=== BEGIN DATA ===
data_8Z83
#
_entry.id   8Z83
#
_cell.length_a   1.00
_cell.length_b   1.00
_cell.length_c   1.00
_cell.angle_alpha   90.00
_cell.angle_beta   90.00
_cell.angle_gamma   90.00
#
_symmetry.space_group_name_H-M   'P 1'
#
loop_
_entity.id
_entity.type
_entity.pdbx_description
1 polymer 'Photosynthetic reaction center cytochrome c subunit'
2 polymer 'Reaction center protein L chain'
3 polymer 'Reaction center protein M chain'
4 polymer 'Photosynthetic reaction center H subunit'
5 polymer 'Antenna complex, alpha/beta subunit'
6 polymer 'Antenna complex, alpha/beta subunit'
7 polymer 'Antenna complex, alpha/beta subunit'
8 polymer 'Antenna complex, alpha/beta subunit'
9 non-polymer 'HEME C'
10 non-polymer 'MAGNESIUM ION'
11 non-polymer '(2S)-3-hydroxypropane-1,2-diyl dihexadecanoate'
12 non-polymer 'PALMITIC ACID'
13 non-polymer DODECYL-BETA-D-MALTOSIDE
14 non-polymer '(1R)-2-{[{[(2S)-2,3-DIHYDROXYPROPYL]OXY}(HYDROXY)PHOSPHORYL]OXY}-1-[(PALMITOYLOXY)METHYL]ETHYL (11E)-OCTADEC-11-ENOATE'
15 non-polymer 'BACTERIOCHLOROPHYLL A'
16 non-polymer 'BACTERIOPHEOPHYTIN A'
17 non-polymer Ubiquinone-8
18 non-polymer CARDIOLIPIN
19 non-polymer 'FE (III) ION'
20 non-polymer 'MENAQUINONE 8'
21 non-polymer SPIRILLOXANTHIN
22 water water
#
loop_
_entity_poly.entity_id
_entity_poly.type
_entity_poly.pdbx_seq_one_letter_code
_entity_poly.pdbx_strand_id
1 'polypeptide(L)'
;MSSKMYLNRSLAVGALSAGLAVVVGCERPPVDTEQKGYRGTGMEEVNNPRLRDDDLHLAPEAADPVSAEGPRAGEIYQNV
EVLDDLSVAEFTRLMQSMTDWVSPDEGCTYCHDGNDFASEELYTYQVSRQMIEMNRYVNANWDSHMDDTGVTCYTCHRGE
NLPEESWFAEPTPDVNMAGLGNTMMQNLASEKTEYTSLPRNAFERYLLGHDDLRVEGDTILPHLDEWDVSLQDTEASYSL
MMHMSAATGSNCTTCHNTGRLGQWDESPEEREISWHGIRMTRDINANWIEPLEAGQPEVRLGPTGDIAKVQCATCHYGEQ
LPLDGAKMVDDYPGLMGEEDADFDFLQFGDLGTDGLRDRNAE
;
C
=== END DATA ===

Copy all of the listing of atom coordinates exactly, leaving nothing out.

data_8Z83
#
_entry.id   8Z83
#
_cell.length_a   1.00
_cell.length_b   1.00
_cell.length_c   1.00
_cell.angle_alpha   90.00
_cell.angle_beta   90.00
_cell.angle_gamma   90.00
#
_symmetry.space_group_name_H-M   'P 1'
#
loop_
_entity.id
_entity.type
_entity.pdbx_description
1 polymer 'Photosynthetic reaction center cytochrome c subunit'
2 polymer 'Reaction center protein L chain'
3 polymer 'Reaction center protein M chain'
4 polymer 'Photosynthetic reaction center H subunit'
5 polymer 'Antenna complex, alpha/beta subunit'
6 polymer 'Antenna complex, alpha/beta subunit'
7 polymer 'Antenna complex, alpha/beta subunit'
8 polymer 'Antenna complex, alpha/beta subunit'
9 non-polymer 'HEME C'
10 non-polymer 'MAGNESIUM ION'
11 non-polymer '(2S)-3-hydroxypropane-1,2-diyl dihexadecanoate'
12 non-polymer 'PALMITIC ACID'
13 non-polymer DODECYL-BETA-D-MALTOSIDE
14 non-polymer '(1R)-2-{[{[(2S)-2,3-DIHYDROXYPROPYL]OXY}(HYDROXY)PHOSPHORYL]OXY}-1-[(PALMITOYLOXY)METHYL]ETHYL (11E)-OCTADEC-11-ENOATE'
15 non-polymer 'BACTERIOCHLOROPHYLL A'
16 non-polymer 'BACTERIOPHEOPHYTIN A'
17 non-polymer Ubiquinone-8
18 non-polymer CARDIOLIPIN
19 non-polymer 'FE (III) ION'
20 non-polymer 'MENAQUINONE 8'
21 non-polymer SPIRILLOXANTHIN
22 water water
#
loop_
_entity_poly.entity_id
_entity_poly.type
_entity_poly.pdbx_seq_one_letter_code
_entity_poly.pdbx_strand_id
1 'polypeptide(L)'
;MSSKMYLNRSLAVGALSAGLAVVVGCERPPVDTEQKGYRGTGMEEVNNPRLRDDDLHLAPEAADPVSAEGPRAGEIYQNV
EVLDDLSVAEFTRLMQSMTDWVSPDEGCTYCHDGNDFASEELYTYQVSRQMIEMNRYVNANWDSHMDDTGVTCYTCHRGE
NLPEESWFAEPTPDVNMAGLGNTMMQNLASEKTEYTSLPRNAFERYLLGHDDLRVEGDTILPHLDEWDVSLQDTEASYSL
MMHMSAATGSNCTTCHNTGRLGQWDESPEEREISWHGIRMTRDINANWIEPLEAGQPEVRLGPTGDIAKVQCATCHYGEQ
LPLDGAKMVDDYPGLMGEEDADFDFLQFGDLGTDGLRDRNAE
;
C